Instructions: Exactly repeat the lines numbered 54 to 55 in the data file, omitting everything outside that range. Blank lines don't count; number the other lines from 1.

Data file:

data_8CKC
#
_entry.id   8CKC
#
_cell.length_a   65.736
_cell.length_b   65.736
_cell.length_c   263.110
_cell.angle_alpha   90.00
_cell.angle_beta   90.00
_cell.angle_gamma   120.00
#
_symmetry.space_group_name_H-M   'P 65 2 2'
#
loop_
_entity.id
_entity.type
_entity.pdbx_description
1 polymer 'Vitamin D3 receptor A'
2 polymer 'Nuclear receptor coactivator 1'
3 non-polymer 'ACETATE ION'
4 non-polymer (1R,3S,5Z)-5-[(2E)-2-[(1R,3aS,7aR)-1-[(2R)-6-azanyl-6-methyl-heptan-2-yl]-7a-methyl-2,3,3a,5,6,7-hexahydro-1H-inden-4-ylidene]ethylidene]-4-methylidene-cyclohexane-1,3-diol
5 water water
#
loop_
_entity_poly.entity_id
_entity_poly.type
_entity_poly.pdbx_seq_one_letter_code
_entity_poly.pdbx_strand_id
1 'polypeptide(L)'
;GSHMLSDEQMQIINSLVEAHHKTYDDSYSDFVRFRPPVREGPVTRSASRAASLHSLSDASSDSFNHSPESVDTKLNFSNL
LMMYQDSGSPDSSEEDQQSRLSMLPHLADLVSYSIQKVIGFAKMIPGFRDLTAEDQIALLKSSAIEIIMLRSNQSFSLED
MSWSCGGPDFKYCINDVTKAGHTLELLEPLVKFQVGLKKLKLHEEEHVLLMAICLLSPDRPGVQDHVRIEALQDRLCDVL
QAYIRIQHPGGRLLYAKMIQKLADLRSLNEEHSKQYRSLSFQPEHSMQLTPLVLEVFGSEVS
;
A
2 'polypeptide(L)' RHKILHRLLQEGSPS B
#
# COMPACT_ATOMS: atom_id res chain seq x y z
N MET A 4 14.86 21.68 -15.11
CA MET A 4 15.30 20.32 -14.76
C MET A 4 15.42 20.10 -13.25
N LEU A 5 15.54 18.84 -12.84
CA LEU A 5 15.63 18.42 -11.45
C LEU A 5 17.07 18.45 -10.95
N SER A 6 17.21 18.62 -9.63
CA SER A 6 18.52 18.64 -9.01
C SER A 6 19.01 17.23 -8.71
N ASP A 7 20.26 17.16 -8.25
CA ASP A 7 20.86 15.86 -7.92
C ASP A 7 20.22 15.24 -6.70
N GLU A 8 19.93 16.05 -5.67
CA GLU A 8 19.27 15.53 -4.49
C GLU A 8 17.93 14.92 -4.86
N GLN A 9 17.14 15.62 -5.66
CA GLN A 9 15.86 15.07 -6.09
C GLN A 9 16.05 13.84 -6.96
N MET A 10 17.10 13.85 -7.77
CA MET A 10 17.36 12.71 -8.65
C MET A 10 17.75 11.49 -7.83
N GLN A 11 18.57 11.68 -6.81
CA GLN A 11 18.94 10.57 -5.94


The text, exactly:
N GLN A 9 17.14 15.62 -5.66
CA GLN A 9 15.86 15.07 -6.09